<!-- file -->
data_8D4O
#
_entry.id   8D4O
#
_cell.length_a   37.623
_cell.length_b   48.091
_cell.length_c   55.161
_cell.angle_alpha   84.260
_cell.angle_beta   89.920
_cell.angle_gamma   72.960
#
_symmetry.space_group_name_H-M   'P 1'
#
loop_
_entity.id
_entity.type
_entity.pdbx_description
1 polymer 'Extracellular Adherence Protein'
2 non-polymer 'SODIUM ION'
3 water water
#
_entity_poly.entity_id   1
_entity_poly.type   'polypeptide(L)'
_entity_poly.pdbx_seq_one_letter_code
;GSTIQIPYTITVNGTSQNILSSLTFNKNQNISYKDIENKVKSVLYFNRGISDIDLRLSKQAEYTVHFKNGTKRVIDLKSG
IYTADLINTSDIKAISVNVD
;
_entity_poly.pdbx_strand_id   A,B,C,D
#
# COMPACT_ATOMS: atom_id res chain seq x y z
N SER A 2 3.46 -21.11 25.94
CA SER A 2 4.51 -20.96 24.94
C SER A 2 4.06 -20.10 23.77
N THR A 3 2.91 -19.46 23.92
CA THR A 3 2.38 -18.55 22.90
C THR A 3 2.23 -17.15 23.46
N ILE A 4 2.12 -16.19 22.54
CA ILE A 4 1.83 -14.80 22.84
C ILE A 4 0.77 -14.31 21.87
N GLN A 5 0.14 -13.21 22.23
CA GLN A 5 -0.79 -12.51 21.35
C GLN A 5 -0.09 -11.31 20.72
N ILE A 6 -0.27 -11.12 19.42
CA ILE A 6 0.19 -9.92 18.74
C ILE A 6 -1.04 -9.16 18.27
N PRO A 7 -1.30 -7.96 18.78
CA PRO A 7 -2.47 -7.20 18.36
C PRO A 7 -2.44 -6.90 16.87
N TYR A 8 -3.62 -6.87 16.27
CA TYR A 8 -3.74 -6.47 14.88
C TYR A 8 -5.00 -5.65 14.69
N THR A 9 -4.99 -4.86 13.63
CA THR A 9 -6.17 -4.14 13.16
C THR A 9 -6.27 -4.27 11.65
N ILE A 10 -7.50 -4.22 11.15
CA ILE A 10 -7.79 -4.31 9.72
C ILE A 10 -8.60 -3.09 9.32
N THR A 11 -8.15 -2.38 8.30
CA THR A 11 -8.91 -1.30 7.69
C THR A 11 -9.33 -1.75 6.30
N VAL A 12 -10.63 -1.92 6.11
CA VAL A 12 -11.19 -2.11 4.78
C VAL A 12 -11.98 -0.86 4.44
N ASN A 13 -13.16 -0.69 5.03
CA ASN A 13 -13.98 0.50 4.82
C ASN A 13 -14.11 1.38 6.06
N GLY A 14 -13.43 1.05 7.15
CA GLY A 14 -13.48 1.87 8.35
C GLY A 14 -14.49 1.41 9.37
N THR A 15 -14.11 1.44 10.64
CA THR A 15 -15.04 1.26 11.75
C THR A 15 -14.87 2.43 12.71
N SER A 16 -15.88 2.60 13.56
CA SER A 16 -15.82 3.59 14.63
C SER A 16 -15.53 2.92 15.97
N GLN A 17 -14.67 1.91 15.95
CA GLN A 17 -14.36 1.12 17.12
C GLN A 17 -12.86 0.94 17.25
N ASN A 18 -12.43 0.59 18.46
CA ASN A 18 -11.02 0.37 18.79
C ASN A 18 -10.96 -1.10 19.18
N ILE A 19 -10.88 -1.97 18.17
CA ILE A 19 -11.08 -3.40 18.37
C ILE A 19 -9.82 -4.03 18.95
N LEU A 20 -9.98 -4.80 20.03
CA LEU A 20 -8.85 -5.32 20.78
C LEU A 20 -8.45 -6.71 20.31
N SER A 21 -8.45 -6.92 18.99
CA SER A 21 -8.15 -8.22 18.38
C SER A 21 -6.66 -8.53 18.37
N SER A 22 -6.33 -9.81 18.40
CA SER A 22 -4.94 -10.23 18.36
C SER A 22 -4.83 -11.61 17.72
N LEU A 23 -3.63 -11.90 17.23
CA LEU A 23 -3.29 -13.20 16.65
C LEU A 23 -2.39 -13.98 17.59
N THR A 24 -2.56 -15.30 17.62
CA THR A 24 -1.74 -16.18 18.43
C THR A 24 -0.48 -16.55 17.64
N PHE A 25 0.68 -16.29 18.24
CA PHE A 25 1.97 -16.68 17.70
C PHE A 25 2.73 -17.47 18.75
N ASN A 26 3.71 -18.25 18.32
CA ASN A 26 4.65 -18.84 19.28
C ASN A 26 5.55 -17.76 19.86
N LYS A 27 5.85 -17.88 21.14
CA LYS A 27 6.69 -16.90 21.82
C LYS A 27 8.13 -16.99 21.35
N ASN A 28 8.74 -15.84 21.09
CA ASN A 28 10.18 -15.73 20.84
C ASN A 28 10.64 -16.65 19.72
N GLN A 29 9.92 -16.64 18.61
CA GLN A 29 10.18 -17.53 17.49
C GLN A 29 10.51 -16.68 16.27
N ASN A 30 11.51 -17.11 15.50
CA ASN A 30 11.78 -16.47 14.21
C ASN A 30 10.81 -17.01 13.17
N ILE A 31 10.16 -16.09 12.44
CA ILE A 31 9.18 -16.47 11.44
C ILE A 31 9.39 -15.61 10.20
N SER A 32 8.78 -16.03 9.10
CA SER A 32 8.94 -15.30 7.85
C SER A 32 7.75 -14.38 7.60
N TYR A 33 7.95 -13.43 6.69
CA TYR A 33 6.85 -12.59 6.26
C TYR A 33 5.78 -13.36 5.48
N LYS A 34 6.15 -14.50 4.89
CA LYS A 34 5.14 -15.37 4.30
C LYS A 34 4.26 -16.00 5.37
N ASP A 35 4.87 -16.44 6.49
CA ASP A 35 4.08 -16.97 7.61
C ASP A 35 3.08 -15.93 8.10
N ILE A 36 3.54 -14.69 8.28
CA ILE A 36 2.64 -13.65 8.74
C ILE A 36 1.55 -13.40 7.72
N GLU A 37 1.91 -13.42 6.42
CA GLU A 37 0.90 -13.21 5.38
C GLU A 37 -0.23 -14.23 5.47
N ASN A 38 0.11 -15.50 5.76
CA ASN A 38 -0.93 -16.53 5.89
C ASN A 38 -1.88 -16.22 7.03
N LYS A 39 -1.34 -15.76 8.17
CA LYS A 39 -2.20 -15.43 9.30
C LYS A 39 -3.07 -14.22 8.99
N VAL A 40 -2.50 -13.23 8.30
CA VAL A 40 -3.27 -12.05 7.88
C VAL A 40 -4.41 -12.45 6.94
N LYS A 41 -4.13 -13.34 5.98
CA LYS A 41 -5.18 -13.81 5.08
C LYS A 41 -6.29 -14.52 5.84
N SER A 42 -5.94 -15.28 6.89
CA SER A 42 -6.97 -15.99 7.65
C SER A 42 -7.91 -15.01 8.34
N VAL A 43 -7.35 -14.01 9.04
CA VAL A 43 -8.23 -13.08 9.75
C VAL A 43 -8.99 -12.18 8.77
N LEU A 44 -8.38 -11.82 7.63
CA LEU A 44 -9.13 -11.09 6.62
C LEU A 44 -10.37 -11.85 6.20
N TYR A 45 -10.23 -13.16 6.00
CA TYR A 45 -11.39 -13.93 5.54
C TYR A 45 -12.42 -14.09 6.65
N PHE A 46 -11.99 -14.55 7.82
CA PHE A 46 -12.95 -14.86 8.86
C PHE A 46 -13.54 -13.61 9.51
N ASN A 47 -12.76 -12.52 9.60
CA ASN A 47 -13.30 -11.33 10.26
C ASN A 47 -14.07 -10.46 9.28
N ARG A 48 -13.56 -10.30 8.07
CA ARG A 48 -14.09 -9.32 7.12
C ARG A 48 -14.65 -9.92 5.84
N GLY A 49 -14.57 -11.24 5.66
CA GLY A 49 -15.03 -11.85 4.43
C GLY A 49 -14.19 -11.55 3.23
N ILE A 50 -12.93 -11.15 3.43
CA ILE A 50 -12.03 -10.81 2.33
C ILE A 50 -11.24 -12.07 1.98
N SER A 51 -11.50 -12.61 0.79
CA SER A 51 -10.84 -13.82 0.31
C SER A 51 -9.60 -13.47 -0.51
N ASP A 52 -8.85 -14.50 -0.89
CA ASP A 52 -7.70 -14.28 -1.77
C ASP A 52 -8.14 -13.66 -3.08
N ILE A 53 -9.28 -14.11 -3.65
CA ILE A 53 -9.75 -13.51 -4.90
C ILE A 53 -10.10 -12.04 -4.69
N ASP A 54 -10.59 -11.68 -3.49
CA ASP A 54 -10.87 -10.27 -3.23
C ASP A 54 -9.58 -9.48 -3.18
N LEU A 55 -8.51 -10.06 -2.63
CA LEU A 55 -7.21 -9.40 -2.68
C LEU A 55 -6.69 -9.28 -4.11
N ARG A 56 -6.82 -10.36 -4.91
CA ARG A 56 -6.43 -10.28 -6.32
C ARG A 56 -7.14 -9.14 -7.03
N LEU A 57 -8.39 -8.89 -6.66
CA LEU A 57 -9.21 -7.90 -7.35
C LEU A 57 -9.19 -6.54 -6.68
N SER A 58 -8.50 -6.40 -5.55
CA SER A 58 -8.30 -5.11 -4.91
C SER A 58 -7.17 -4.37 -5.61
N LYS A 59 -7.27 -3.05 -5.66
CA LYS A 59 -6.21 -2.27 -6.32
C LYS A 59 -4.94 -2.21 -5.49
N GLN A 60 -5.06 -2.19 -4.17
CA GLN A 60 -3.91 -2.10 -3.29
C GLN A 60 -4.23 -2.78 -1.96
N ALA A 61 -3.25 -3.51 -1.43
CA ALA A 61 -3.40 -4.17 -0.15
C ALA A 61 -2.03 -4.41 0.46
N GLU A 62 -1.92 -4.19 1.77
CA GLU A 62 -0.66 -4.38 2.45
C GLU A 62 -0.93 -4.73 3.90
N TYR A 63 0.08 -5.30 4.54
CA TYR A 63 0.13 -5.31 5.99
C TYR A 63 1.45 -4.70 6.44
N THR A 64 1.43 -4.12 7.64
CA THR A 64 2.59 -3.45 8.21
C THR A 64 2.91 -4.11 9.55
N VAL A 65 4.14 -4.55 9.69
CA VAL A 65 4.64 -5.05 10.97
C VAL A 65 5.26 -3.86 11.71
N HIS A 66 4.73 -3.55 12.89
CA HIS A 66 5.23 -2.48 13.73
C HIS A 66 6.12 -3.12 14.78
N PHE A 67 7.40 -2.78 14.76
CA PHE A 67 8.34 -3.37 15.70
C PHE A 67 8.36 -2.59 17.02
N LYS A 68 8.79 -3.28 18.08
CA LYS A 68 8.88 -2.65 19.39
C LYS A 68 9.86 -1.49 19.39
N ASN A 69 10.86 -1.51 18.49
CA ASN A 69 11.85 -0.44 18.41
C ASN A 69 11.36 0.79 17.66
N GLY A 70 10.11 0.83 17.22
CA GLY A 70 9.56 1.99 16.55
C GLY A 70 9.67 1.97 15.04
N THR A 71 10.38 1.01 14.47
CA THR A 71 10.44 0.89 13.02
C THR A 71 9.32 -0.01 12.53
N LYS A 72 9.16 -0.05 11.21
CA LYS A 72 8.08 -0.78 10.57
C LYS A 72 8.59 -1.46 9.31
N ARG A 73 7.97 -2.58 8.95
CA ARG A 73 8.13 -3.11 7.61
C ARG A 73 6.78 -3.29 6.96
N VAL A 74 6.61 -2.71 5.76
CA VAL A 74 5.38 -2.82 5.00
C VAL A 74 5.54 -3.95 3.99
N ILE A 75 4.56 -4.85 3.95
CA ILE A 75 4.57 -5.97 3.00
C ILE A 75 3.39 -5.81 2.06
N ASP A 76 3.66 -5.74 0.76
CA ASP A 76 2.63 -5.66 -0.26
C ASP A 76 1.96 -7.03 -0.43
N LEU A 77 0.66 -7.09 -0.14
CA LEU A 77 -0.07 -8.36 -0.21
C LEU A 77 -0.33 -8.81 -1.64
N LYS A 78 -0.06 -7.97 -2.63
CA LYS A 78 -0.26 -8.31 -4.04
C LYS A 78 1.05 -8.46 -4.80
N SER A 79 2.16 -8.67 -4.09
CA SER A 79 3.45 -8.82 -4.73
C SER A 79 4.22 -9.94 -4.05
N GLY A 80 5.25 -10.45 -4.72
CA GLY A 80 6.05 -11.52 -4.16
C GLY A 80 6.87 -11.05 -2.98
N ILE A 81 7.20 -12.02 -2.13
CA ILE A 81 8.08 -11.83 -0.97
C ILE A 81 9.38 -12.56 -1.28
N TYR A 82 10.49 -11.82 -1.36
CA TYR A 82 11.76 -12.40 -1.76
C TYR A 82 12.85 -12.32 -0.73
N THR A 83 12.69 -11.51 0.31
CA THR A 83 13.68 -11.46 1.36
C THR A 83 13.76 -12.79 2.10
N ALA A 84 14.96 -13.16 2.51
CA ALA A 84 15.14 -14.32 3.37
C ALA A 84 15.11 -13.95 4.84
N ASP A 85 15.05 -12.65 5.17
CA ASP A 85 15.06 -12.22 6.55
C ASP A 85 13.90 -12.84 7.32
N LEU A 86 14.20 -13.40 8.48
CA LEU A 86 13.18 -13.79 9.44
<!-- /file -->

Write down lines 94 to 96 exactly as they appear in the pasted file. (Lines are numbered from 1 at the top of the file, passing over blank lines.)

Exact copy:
N LEU A 23 -3.63 -11.90 17.23
CA LEU A 23 -3.29 -13.20 16.65
C LEU A 23 -2.39 -13.98 17.59